The kitchen is one of the most important rooms in the hotel and Gaurav Gupta, director of Sunray Group, knows how to create a great one. He works with upper-tier brands such as Marriott, Hilton, Choice Hotels and Carlson to identify properties with potential for improvement and turn them into more deluxe venues.
Before redesigning a kitchen, Sunray takes into consideration the market, location, brand standards and requirements, the type of hotel and, of course, the constraints of the existing space. Sometimes, the old footprint just isn’t adequate; for example, with two properties near Montreal, renovated in 2016 and 2017, the tiny prep kitchens were too small for hot-breakfast service, so Sunray actually removed a guestroom to add a full kitchen.
A key addition was a Turbofan G32D5 gas convection oven. A compact unit, it has the capacity for five full-size sheet pans, with room to store an additional six in the support stand below the oven.
“Competition is fierce, so any place you can set yourself apart is really important to us,” Gupta says, noting employees are happier too, having more room for foodservice.
As the industry moves from full-service to grab-and-go offerings, Sunray has installed Rational SelfCooking Centers in some properties. “It allows you to cook multiple different meals — meats, fish, even bread — in one machine, at one time, using steam and hot air,” says Gupta. The 5 Senses 61 E model has room for six half-size sheet pans or steam-table pans at a time. “It’s actually an amazing machine,” he says, adding that the largest size can cook 500 chicken breasts to perfection in a single unit.
Toronto’s Omni King Edward Hotel recently underwent an exciting kitchen project of its own, retrofitting its grand 1920s-era Crystal Ballroom. Space was at a premium in the heritage venue, says Food-and-Beverage director Dave Han. To maximize cooking capabilities, the hotel invested in Rational Combi Master Series 201 ovens. “Two of them can each do 50 to 75 protein [servings],” he explains. “Then we use the thermal holding ovens to get them to the right temperature.”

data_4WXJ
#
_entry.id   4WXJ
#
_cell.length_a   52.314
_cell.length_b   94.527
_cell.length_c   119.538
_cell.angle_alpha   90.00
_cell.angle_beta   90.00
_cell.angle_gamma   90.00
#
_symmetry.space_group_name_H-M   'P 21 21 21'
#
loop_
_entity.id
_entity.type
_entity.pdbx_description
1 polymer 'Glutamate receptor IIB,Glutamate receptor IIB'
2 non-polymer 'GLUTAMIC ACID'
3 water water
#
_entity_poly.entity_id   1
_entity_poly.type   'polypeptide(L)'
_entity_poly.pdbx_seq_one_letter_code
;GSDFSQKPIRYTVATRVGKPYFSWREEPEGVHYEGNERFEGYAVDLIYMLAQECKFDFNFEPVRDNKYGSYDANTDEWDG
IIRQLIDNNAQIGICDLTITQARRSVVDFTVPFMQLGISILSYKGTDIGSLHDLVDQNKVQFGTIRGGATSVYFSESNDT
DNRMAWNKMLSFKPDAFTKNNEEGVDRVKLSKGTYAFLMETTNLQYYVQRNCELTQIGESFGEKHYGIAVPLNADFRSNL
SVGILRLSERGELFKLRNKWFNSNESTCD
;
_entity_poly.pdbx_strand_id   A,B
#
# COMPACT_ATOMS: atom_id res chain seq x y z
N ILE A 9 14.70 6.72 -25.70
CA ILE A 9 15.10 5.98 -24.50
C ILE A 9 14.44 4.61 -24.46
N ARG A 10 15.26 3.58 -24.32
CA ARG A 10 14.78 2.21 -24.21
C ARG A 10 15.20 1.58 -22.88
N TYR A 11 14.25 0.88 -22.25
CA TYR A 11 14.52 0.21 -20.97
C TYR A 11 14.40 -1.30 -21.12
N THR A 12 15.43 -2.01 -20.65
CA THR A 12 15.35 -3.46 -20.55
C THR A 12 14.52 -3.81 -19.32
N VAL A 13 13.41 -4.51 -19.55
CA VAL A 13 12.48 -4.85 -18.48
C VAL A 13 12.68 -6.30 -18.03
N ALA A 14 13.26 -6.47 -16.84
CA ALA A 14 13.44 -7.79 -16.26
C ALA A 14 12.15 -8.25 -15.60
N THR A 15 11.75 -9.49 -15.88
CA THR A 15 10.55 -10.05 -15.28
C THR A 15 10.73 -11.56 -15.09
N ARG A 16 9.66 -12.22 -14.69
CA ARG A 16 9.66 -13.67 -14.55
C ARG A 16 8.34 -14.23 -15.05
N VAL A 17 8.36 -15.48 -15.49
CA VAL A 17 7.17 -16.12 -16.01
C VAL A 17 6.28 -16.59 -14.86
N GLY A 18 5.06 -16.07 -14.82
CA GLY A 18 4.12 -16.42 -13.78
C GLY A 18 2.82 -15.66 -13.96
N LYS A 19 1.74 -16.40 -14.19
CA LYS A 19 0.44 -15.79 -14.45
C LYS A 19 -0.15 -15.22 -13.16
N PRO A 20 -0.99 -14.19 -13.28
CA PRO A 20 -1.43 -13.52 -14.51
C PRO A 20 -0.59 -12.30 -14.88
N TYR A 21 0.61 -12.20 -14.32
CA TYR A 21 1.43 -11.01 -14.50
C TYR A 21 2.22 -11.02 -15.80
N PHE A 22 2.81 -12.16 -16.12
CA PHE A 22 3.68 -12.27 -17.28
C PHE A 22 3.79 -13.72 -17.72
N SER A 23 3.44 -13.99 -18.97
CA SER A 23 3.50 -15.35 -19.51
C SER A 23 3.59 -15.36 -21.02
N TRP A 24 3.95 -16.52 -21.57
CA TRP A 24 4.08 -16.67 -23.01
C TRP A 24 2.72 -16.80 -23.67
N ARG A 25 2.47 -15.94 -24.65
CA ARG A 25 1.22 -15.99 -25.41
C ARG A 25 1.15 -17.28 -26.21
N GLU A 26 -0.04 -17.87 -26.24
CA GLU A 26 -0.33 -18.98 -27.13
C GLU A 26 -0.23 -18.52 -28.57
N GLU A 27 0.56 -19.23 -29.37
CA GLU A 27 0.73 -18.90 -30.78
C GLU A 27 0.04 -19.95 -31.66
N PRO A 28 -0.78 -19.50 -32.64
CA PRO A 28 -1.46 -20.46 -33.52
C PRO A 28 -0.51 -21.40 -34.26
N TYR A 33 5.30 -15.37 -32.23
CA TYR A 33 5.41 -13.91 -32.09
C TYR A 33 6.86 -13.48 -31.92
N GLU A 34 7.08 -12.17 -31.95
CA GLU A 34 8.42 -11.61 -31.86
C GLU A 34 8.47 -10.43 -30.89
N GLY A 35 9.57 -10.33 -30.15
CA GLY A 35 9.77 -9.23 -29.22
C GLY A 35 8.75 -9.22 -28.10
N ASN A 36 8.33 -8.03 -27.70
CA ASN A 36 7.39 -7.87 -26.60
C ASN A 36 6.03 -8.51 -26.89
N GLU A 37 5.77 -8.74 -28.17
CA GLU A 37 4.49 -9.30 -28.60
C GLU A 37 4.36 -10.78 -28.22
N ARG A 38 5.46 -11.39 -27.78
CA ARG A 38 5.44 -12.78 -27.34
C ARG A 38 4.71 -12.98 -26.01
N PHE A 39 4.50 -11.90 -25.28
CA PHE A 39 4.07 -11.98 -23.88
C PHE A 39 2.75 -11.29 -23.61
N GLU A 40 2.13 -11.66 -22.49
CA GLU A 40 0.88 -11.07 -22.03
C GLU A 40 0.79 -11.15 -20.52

“That heat-and-hold is very important,” says executive chef Daniel Schick, who also says the Sous Cooker Sansaire immersion circulator is indispensable for large banquet facilities. It has unlimited possibilities, Han agrees, including poached eggs in a kale bath.
“Induction cookware is something we need more of in 2018,” Han comments. The King Edward’s choice is the IHS Cool Cube Live Cooking station, which allows for live-action stations in the ballroom, the lobby or anywhere else a chef might desire. A risotto station on wheels, pop-up hot chocolate in the lobby or a reception with tacos are only some of the possibilities the hotel is introducing.
“People like to be part of the cooking station, even with a simple omelette,” says Schick. “Plug-and-play is probably the most innovative thing you’re going to find at the hotel today.”
Among other prized acquisitions were induction-friendly 6.7-litre enamel Le Creuset pots, paella pans from Serrano Imports and a Hobart Meat Grinder No. 4812 for burgers. Then there’s the Robot Coupe Mixer Vertical Cutter No. R8, which is used to produce fine crumbs and crumbles for elegant tea baking.
Still on the wish list? An anti-griddle to flash-freeze creative ice-cream treats or slushy cocktails. “You can put a piece of fruit on it and it instantly freezes,” Schick says. “It’s one more way the kitchen can create memorable guest experiences.”
Written by Sarah B Hood